Obama announced he would pro-
vide lethal aid to the rebels, but
so far none of that assistance has
gotten to the opposition and the
Syrian leader's forces have gained
Violence continued Wednes-
day when government war-
planes hit a field hospital in the
town of al-Bab near Aleppo,
killing 11 people and wounding
dozens more, according to the
Britain-based Syrian Observato-
ry for Human Rights. The group,
which relies on reports from
activists on the ground, said a
Yemeni doctor was among those
killed in the airstrike.
After a feverish campaign
to win over Congress and the
American people to support
military strikes against Syria,
Obama said Tuesday he would
give diplomacy more time to
rid the country of its chemical
weapons arsenal that Wash-
ington says was used to gas and
kill more than 1,400 people on
Aug. 21 in rebel-held parts of the
Ghouta area outside Damascus.
The death toll has not been con-
firmed, but even conservative
estimates from international
organizations put it as at least
The president did not say how
long he would wait.
Although Obama had said the
attacks would be limited in time
and scope with no intention of
dislodging Assad, rebel com-
manders had planned to try to
exploit them to shift the momen-
tum in their favor after months
of being on the defensive in
what has become a war of attri-
tion. Several rebels said they
were opposed "in principle" to
U.S. intervention but saw it as a
necessity to change the situation
on the ground.
However, Assad, who has
denied his forces were respon-
sible for the attack and instead
blamed rebels, fended off the
threat of military action, at
least for now, by agreeing to
relinquish his chemical weapon
stocks under a plan initiated by
"Assad's regime is going to be
stronger because while they've
agreed to give up their chemical
weapons, they get to keep every-
thing else to fight the opposition
that has lost territory in the past
year and has now suffered a big
blow," said Ayham Kamel, a Mid-
dle East analyst at the Eurasia
Group in London. "The opposi-
tion will struggle with morale
and sense of purpose."
Moreover, the opposition
has been hobbled by increasing
infighting between al-Qaida-
affiliated militants and more
moderate rebels as well as
between militants and ethnic
Kurds in the country's northeast.
An influx of more sophisticated
weapons from Saudi Arabia ear-
lier this year does not appear to
have made a significant mark on
the ground, where Assad's forces
are on the offensive.
Nation pays tribute to
9/11 victims 12 years later
Families mourn lost
loved ones at World
Trade Center site
NEW YORK (AP) - Life in
lower Manhattan resembled any
ordinary day on Wednesday as
workers rushed to their jobs in
the muggy heat, but time stood
still at the World Trade Center
site while families wept for loved
ones who perished in the terror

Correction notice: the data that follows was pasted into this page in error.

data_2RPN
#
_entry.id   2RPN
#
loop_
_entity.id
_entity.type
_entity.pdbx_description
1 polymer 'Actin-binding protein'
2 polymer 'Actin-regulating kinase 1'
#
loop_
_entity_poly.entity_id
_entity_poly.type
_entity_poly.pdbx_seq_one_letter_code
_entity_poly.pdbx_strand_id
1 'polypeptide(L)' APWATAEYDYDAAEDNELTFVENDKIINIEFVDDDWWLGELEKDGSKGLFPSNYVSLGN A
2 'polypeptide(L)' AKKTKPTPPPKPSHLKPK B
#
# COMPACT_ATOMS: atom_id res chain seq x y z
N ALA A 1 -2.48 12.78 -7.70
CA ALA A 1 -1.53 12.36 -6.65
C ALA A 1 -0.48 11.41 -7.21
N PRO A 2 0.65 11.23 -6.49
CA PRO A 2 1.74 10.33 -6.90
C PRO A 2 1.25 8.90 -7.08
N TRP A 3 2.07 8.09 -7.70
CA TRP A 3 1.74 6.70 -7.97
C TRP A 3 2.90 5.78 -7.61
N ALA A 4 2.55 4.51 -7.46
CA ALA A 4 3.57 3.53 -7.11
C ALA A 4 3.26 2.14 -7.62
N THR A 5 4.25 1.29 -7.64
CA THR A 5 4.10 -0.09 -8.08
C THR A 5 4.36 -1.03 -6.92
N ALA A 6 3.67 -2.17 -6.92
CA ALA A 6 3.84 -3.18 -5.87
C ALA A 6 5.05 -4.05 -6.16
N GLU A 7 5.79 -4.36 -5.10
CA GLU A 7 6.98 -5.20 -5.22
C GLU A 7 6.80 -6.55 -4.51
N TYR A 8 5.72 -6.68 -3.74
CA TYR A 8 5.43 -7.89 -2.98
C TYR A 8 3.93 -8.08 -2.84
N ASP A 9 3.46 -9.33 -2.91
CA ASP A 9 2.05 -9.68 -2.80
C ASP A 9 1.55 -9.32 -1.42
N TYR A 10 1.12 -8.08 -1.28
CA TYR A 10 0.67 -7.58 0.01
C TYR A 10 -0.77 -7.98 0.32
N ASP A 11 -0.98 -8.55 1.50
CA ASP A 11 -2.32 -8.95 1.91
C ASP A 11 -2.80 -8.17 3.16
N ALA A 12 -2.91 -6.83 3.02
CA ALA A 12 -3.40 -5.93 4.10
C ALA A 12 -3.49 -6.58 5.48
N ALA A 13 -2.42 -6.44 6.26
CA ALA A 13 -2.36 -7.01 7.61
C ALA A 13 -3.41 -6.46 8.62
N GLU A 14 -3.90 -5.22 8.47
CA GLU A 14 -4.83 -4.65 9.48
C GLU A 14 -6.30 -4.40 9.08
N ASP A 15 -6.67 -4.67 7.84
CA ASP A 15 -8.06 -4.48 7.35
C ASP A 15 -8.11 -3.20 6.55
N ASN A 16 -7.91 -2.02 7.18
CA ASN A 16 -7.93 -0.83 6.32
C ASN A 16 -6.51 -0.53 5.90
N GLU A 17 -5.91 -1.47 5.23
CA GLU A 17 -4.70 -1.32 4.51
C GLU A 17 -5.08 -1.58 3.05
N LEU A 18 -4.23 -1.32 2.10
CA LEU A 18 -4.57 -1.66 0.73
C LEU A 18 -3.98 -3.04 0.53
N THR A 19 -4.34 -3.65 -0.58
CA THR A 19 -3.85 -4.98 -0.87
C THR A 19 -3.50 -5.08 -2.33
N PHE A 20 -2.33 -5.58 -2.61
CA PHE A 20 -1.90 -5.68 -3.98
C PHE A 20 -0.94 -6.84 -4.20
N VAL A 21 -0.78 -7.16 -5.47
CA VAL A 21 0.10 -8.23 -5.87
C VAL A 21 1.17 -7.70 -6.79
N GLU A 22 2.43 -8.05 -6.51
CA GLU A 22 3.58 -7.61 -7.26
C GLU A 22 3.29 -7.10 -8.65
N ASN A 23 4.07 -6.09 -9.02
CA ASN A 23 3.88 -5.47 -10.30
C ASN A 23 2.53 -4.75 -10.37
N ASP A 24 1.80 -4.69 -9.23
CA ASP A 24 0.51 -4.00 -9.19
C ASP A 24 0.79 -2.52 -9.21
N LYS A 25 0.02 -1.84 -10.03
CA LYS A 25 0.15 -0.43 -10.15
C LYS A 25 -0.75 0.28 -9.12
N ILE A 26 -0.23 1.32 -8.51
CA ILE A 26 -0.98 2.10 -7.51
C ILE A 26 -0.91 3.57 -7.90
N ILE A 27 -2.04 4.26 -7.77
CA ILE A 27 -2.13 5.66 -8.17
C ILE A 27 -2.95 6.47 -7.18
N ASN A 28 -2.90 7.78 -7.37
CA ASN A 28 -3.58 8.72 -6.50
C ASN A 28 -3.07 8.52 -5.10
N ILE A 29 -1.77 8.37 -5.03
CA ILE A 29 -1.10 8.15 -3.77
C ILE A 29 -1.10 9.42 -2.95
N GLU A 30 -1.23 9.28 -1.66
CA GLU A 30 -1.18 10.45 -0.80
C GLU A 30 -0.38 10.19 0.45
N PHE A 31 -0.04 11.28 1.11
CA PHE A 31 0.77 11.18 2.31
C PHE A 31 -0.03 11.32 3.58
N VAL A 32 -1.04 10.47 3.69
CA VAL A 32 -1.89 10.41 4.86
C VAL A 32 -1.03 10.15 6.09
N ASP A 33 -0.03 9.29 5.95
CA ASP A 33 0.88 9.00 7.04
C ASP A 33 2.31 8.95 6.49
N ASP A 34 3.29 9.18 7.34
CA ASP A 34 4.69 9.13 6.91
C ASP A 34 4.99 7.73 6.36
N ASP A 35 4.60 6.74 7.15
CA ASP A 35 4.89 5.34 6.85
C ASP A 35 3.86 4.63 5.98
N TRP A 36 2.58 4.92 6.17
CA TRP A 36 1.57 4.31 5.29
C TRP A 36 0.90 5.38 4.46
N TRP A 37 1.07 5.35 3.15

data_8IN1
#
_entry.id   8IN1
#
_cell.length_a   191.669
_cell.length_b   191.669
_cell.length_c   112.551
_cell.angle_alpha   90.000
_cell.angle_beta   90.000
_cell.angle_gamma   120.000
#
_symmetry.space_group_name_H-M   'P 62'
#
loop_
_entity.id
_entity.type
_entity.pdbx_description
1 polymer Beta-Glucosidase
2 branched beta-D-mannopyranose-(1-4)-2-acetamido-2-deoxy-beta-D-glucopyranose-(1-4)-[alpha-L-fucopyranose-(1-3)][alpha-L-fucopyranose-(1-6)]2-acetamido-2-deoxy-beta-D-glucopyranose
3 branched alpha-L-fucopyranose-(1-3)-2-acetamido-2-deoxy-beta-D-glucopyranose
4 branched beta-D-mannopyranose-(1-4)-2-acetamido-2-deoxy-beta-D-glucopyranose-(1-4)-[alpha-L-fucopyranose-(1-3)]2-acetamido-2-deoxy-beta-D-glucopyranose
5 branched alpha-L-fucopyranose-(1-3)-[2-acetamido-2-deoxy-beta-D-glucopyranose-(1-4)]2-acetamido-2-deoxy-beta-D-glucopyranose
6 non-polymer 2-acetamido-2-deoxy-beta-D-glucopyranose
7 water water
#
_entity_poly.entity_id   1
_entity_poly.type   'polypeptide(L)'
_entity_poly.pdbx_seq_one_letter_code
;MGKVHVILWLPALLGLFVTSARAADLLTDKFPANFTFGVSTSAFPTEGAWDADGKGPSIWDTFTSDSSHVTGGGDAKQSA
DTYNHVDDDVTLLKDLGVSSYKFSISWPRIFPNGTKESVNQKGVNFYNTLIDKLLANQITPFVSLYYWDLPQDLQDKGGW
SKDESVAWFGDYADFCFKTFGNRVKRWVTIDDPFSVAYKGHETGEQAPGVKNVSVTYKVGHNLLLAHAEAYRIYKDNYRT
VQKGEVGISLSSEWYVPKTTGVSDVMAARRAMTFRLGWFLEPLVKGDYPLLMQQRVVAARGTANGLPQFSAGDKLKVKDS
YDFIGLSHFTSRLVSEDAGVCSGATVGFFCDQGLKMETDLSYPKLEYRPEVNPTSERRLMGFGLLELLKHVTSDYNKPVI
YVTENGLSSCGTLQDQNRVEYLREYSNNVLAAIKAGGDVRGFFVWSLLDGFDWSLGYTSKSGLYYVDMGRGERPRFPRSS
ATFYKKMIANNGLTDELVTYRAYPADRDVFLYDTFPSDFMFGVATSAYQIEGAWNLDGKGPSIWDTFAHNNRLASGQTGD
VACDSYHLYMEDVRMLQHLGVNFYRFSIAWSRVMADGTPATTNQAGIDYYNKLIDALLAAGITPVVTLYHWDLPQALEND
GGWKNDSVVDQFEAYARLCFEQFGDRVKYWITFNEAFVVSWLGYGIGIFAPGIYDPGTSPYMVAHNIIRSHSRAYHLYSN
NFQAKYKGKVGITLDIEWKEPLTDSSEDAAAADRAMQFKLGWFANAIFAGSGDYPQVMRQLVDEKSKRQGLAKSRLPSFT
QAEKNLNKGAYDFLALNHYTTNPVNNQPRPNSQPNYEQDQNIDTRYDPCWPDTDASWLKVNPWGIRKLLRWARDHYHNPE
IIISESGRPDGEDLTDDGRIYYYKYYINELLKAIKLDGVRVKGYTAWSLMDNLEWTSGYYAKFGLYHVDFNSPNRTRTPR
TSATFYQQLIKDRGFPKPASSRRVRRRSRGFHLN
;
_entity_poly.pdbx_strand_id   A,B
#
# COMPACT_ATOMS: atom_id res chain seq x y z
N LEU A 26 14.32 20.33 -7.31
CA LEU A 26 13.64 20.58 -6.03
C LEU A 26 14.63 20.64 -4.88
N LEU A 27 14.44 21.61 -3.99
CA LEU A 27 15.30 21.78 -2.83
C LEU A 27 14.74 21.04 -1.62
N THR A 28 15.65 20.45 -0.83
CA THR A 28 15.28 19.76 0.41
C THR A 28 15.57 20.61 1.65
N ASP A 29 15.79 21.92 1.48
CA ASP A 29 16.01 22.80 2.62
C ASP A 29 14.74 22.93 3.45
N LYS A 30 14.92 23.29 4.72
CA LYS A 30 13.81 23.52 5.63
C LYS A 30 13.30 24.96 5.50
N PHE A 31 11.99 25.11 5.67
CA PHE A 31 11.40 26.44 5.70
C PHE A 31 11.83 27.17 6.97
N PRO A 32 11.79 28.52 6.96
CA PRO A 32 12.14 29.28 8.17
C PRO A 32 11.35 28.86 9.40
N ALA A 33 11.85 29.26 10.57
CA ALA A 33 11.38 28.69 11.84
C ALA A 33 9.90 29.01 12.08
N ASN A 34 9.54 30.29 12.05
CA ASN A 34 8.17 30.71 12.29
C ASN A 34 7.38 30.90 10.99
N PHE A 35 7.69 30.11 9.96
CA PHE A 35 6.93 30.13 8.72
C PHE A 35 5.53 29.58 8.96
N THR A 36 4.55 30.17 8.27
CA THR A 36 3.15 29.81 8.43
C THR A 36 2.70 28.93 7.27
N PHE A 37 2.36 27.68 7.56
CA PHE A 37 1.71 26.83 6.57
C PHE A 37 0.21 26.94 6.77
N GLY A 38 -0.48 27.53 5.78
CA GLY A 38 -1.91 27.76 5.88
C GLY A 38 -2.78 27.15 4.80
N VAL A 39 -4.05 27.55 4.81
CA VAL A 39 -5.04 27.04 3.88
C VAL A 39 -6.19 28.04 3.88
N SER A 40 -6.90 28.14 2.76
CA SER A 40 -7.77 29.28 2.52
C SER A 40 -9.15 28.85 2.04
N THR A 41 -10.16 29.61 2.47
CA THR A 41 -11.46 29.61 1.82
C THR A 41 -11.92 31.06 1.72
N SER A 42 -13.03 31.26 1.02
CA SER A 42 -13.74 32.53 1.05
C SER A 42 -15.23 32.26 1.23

attacks 12 years ago.
For the families, the memo-
ries of that day are still vivid,
the pain still acute. Some who
read the names of a beloved big
brother or a cherished daugh-
ter could hardly speak through
"Has it really been 12 years?
Or 12 days? Sometimes it feels
the same," said Michael Fox,
speaking aloud to his brother,
Jeffrey, who perished in the
south tower. "Sometimes I reach
for the phone so I can call you,
and we can talk about our kids
like we used to do every day."
On the memorial plaza over-
looking two reflecting pools in
the imprint of the twin towers,
relatives recited the names of
the nearly 3,000 people who
died when hijacked jets crashed
into the towers, the Pentagon
and in a field near Shanksville,
Pa. They also recognized the
victims of the 1993 trade center
Bells tolled to mark the planes
hitting the towers and the
moments when the skyscrapers
In Washington, Presi-
dent Barack Obama, first lady
Michelle Obama, Vice President
Joe Biden and wife Jill Biden
walked out to the White House's
South Lawn for a moment of
silence at 8:46 a.m. - the time
the first plane struck the south
tower in New York. Another jet-
liner struck the Pentagon at 9:37
"Our hearts still ache for the
futures snatched away, the lives
that might have been," Obama
A moment of silence was also
held at the U.S. Capitol.
In New York, loved ones
milled around the memorial
site, making rubbings of names,
putting flowers by the names of
victims and weeping, arm-in-
arm. Former Gov. George Pataki,
New Jersey Gov. Chris Christie
and others were in attendance.
As with last year, no politicians
spoke. Mayor Michael Bloom-
berg watched the ceremony for
his final time in office.
Carol Eckna recalled the con-
tagious laugh of her son, Paul
Robert Eckna, who was killed in
the north tower.
"Just yesterday, you were 28,"
she said. "Today, you are 40. You
are forever young. Dad and I are
proud tobe your parents."
The anniversary arrived amid
changes at the Flight 93 National
Memorial in Shanksville, where
construction started Tuesday on
a new visitor center. On Wednes-
day, the families of the passen-
gers and crew aboard United
Flight 93 recalled their loved
ones as heroes for their unselfish
and quick actions. The plane was
hijacked with the likely goal of
crashing it into the White House
or Capitol, but passengers tried
to overwhelm the attackers and
the plane crashed into the field.
All aboard died.
"In a period of 22 minutes,
our loved ones made history,"
said Gordon Felt, president
of the Families of Flight 93,
whose brother, Edward, was a
Geraldine Davie of Pelham, N.Y., cries after viewing name of her 23-year-old daughter, Amy O'Doherty, on the wall at
the Sept.11 memorial during the 12th anniversary observance of the 9/11 terrorist attacks on the World Trade Center.
O'Doherty was killed in the Sept.11, 2001 attack.